Inside look

Inside look

Inside look

Inside look

10 Reasons Your Homemade Fried Rice Never Tastes As Good As Takeout

Not Using Day-Old Rice: Freshly cooked rice has more moisture, which can make your fried rice mushy.

Overcrowding the Pan: Trying to cook too much rice at once can result in unevenly cooked fried rice.

Insufficient Heat: High heat is crucial for making good fried rice. It helps to quickly cook the ingredients while keeping them crispy and preventing the rice from becoming soggy.

Skipping the Sesame Oil: Sesame oil adds a nutty, aromatic flavor that's characteristic of many takeout fried rice dishes. Using only neutral oils might not deliver the depth of flavor that sesame oil can provide.

Using the Wrong Rice Variety: Long-grain white rice, such as jasmine or basmati, is typically preferred for fried rice due to its light and fluffy texture.

Underseasoning: It's important to season your fried rice adequately with soy sauce, salt, and pepper.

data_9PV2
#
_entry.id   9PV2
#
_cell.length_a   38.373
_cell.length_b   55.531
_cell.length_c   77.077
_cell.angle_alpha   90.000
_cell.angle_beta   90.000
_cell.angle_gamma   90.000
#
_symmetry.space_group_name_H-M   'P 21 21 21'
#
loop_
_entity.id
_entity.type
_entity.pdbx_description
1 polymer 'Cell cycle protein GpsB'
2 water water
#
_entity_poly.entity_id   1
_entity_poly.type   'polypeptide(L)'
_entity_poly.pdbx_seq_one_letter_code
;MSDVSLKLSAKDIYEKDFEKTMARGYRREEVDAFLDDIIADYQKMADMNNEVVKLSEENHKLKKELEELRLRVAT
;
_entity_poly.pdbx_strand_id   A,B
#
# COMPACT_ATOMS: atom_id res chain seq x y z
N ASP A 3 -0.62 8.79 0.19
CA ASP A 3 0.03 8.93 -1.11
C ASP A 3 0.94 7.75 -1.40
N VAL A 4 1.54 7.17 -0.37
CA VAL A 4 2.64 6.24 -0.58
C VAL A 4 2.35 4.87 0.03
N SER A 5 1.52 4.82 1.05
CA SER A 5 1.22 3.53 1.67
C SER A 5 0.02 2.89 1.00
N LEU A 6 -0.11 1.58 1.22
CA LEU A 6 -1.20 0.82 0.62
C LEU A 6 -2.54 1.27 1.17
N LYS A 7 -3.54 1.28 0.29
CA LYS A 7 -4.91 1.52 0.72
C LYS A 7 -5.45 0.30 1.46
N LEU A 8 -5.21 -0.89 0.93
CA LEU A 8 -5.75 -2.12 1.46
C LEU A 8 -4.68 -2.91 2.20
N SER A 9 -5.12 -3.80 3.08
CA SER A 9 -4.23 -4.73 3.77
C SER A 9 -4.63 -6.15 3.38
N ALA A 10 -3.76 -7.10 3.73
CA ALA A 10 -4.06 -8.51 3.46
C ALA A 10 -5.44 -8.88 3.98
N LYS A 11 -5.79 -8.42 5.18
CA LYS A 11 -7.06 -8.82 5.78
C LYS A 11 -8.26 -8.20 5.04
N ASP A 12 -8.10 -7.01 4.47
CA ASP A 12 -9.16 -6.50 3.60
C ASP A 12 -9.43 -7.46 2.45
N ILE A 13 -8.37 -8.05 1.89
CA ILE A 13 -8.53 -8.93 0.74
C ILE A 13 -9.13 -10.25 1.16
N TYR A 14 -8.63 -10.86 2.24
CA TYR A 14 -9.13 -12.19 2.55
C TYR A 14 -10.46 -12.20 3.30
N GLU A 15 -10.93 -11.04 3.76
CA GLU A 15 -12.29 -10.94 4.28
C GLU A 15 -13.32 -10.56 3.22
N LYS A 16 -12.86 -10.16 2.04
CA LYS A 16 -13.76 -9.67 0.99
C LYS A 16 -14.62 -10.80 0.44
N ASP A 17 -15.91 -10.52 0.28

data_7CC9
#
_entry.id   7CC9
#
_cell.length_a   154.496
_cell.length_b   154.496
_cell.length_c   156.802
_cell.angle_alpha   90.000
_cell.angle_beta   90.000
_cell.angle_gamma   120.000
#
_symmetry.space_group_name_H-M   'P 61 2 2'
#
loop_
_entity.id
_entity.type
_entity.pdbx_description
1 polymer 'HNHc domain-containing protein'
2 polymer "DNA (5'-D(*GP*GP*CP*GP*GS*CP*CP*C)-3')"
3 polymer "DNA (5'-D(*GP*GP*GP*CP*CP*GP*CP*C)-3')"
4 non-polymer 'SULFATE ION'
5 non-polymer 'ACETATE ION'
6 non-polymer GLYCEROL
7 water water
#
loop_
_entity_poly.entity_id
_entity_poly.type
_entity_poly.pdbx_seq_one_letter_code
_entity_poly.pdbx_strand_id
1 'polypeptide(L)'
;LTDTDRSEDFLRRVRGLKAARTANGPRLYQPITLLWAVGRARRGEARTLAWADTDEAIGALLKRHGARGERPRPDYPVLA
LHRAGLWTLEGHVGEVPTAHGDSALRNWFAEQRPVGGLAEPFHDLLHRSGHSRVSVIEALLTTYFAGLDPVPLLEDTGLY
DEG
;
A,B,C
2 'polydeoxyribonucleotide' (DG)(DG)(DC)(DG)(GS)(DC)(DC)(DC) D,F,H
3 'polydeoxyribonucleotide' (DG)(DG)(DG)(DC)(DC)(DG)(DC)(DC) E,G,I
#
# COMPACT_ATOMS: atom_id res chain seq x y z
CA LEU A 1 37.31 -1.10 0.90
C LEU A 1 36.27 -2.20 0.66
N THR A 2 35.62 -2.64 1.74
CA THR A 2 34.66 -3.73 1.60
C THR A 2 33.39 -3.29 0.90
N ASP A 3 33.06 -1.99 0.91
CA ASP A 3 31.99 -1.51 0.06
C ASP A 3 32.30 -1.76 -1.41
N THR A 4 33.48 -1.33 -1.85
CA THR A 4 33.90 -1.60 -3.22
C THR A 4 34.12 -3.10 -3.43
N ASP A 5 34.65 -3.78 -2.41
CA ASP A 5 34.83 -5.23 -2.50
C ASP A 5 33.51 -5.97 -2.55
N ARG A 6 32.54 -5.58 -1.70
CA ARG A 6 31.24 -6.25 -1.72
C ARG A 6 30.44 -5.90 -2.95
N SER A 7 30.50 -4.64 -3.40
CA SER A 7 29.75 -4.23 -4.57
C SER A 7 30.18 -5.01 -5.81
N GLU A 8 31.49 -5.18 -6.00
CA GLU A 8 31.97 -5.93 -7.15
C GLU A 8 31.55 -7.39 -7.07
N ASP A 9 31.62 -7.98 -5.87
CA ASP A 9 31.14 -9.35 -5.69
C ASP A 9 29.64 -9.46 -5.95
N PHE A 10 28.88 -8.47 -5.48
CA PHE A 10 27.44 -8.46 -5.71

Not Preparing Ingredients Ahead of Time: Having all your ingredients chopped, measured, and ready to go (mise en place) is crucial since the cooking process is very quick.

Neglecting the Egg: The egg in fried rice should be lightly scrambled and cooked separately before being mixed with the rice.

Lack of Wok Hei: Wok hei, or the "breath of the wok," refers to the flavors developed by cooking on high heat in a seasoned wok.

Not Adding Enough Extras: Takeout fried rice often contains a generous amount of extras like vegetables, meat, or seafood, which can add flavor, texture, and moisture.

Marky Park from Hypebeast



Zenraya’s Summer Looks


Seven Work from Home Looks